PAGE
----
Hockey players are, by the nature of their business, tough guys. They have to be, if they're going to make it in a tough sport.
Don't expect them to offer sympathy after sending a player flying into the boards. And they're not going to give more than a passing glance to someone dripping blood on the ice after a fight.
Anyone not missing a few teeth or carrying around a few scars hasn't played for very long.
That's the culture of the National Hockey League.
And that's why Todd Bertuzzi is back playing hockey, while Steve Moore wonders if he will ever be the same again.
Bertuzzi was playing for Vancouver when he came up on Moore from behind in a game against Colorado, sucker punched him and slammed him face first into the ice. Moore's neck was broken, but he was lucky -- he could have been paralyzed, or even killed.
It happened 17 months ago, but the sight of Moore lying unconscious in a pool of his own blood is still enough to sicken.
It's no longer enough, though, to keep Bertuzzi out of the game. NHL commissioner Gary Bettman decided last week that Bertuzzi could return even as Moore still tries to recover.
But if the NHL was serious about remaking itself after losing a season, Bertuzzi wouldn't be returning to the ice until Moore was well enough to go first.
What's even worse, Bertuzzi didn't have to wait until NHL training camps open to play. No sooner had Bettman freed him than Wayne Gretzky was on the phone offering him a spot at the Canadian Olympic team workouts.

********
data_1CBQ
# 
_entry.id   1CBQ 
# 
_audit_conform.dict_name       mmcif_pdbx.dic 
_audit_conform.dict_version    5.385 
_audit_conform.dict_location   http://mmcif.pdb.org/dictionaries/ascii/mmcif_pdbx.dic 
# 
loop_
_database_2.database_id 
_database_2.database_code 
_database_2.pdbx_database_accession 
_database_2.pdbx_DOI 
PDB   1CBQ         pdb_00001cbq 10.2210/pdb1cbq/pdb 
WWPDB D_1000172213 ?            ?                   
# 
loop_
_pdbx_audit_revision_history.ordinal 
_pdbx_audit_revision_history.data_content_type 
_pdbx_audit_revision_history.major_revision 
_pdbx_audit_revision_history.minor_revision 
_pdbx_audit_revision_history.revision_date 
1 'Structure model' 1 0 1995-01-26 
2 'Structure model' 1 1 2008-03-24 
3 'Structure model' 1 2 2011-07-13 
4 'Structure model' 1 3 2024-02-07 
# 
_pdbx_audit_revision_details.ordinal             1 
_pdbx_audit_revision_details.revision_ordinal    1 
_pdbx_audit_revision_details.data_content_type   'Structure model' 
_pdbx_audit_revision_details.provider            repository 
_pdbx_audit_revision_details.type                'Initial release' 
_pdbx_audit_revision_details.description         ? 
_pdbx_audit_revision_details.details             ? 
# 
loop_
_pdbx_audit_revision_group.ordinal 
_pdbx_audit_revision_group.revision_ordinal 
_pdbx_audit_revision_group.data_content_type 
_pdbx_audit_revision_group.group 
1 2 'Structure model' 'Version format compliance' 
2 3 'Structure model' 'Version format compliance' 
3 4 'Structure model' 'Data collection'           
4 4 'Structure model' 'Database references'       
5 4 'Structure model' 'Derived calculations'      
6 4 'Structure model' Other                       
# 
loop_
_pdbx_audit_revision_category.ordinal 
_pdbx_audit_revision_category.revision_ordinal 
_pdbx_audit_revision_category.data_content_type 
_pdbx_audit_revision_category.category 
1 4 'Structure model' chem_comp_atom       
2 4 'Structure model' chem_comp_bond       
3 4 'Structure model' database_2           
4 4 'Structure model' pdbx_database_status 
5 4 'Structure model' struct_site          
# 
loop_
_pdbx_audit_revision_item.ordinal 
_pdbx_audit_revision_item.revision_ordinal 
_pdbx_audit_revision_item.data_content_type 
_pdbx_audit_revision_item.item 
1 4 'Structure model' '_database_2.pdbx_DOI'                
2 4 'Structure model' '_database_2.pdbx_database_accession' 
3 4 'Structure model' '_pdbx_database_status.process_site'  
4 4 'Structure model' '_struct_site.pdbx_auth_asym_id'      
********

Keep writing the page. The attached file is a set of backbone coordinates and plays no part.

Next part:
''Todd feels worse about what happened than anybody," Gretzky said. ''He has been punished and served his time."
Apparently, Canadian hockey fanatics couldn't agree more.
In Vancouver on Monday, Bertuzzi was greeted with loud cheers by the 11,000 or so fans who came to watch the orientation camp. Later, he received a standing ovation and responded by waving a glove in the air.
Even more disconcerting was the reaction of some of Moore's former teammates on the Colorado Avalanche who are with Team Canada.
It makes sense to think they would back up their injured teammate. But national ties seem to run deeper than team loyalties.
''Todd has served his suspension and it was lengthy," Colorado captain Joe Sakic said. ''He served that and you move on. The most important thing is Steve Moore is doing better."
Bertuzzi says he has tried to apologize to Moore personally, and he did tearfully apologize for his actions after the incident. But he made it clear Monday that he's ready to move on.
''If we're going to go through life not giving anyone second chances, what kind of life are we going to have?" Bertuzzi said. ''People make mistakes in life. Unfortunately, I was under the microscope and on TV when my mistake happened."